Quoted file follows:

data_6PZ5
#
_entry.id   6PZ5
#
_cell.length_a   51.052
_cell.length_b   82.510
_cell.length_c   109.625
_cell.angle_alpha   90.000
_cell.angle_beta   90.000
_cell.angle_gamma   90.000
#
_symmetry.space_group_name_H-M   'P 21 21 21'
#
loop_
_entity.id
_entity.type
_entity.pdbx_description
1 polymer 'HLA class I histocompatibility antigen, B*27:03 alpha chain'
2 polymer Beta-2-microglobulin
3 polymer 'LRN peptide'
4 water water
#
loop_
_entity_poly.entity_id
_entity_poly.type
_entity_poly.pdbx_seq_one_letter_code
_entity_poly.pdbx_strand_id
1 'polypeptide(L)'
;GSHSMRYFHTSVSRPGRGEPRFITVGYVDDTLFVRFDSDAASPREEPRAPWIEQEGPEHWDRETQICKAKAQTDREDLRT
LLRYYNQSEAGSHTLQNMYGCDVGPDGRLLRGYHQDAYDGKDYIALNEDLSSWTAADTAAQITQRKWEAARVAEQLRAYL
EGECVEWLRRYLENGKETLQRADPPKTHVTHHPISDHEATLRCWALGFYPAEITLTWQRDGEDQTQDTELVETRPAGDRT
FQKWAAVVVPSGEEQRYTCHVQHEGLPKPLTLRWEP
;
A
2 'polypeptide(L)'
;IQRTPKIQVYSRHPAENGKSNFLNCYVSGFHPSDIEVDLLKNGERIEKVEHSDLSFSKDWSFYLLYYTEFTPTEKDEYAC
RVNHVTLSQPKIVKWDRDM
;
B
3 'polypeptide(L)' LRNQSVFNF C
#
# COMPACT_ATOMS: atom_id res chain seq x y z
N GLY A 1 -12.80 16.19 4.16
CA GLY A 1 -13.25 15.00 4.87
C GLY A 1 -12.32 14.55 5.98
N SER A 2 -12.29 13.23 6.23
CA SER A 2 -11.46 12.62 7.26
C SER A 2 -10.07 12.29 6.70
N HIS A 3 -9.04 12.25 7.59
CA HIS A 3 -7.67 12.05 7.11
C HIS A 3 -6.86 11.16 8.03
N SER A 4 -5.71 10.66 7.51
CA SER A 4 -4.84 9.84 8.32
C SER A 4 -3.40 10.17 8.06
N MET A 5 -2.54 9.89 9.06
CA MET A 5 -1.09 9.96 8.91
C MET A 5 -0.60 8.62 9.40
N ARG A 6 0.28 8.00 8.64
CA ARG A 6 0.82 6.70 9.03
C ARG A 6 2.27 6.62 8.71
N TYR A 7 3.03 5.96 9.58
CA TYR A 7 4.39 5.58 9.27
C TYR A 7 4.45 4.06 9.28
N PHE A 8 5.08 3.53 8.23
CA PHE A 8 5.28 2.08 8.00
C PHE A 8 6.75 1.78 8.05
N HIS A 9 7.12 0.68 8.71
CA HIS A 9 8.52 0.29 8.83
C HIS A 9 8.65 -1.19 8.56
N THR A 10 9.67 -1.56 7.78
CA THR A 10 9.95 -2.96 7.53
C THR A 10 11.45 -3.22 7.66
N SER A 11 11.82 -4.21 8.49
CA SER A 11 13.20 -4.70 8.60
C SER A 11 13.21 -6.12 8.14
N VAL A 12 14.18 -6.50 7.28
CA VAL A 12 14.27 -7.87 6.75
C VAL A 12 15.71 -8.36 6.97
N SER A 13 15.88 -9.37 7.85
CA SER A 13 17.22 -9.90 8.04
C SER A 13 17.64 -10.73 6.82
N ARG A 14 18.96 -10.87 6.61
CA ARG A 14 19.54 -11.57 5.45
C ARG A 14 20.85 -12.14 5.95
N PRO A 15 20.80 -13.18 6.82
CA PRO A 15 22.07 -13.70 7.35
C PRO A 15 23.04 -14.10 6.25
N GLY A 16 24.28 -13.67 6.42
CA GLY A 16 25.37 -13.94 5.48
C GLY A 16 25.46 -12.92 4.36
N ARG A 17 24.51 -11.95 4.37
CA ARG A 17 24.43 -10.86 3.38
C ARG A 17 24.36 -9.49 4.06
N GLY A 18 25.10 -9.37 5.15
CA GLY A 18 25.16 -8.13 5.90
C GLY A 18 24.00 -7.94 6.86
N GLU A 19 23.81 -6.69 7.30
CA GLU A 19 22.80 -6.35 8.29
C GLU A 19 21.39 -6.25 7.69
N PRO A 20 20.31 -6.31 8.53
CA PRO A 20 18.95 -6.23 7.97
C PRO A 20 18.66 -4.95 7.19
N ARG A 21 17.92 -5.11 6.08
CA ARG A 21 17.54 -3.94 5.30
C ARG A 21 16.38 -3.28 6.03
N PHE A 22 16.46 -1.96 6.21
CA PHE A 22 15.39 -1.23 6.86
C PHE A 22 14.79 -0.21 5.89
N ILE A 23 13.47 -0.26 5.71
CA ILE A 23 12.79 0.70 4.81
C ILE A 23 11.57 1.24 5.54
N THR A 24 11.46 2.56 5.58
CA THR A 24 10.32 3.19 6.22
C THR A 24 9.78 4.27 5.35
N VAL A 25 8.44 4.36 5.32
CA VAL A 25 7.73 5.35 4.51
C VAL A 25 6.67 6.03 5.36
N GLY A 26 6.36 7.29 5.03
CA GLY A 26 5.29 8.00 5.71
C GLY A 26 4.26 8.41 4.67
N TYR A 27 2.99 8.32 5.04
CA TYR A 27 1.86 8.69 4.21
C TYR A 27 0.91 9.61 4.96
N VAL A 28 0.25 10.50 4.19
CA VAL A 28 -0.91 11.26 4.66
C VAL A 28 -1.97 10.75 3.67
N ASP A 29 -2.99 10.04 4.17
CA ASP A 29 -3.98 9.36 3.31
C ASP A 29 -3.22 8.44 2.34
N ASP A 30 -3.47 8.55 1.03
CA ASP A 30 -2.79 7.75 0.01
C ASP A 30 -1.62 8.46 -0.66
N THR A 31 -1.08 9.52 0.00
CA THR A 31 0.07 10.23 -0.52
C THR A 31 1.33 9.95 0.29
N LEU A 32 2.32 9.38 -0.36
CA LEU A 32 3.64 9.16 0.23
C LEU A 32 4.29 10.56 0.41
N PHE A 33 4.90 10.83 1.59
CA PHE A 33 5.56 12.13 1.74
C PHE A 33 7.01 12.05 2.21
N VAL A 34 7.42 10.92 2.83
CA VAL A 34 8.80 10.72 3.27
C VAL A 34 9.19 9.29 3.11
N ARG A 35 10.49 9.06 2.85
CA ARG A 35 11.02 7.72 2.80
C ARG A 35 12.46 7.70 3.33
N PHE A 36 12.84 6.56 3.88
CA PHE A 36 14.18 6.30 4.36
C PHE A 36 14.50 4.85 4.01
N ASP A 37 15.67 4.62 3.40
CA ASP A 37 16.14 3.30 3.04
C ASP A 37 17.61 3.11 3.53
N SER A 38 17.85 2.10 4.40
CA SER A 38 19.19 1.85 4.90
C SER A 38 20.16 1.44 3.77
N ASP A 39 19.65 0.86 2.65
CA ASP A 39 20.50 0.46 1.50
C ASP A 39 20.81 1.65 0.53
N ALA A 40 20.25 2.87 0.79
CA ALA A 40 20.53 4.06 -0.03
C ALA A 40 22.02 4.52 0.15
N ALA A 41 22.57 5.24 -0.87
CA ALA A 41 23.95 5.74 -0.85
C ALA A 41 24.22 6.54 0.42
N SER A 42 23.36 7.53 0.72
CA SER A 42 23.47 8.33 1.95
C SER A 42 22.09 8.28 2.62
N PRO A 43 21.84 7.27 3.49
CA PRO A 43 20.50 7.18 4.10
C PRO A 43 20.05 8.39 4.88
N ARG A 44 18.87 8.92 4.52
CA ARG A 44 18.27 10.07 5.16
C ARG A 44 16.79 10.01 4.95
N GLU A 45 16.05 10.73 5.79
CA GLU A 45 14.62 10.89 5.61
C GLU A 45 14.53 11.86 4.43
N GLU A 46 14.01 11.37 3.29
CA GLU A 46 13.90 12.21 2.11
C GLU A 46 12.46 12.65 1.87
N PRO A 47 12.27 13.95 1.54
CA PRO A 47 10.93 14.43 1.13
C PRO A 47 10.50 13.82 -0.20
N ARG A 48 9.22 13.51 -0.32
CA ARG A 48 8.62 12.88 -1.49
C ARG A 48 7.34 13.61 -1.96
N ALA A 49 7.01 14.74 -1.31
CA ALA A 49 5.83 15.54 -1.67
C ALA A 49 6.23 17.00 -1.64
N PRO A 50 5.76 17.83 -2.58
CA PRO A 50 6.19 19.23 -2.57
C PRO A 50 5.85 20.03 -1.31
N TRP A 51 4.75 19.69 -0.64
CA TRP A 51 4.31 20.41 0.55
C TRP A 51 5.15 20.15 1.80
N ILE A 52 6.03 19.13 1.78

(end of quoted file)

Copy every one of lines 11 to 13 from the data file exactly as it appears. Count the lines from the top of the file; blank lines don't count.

#
_symmetry.space_group_name_H-M   'P 21 21 21'
#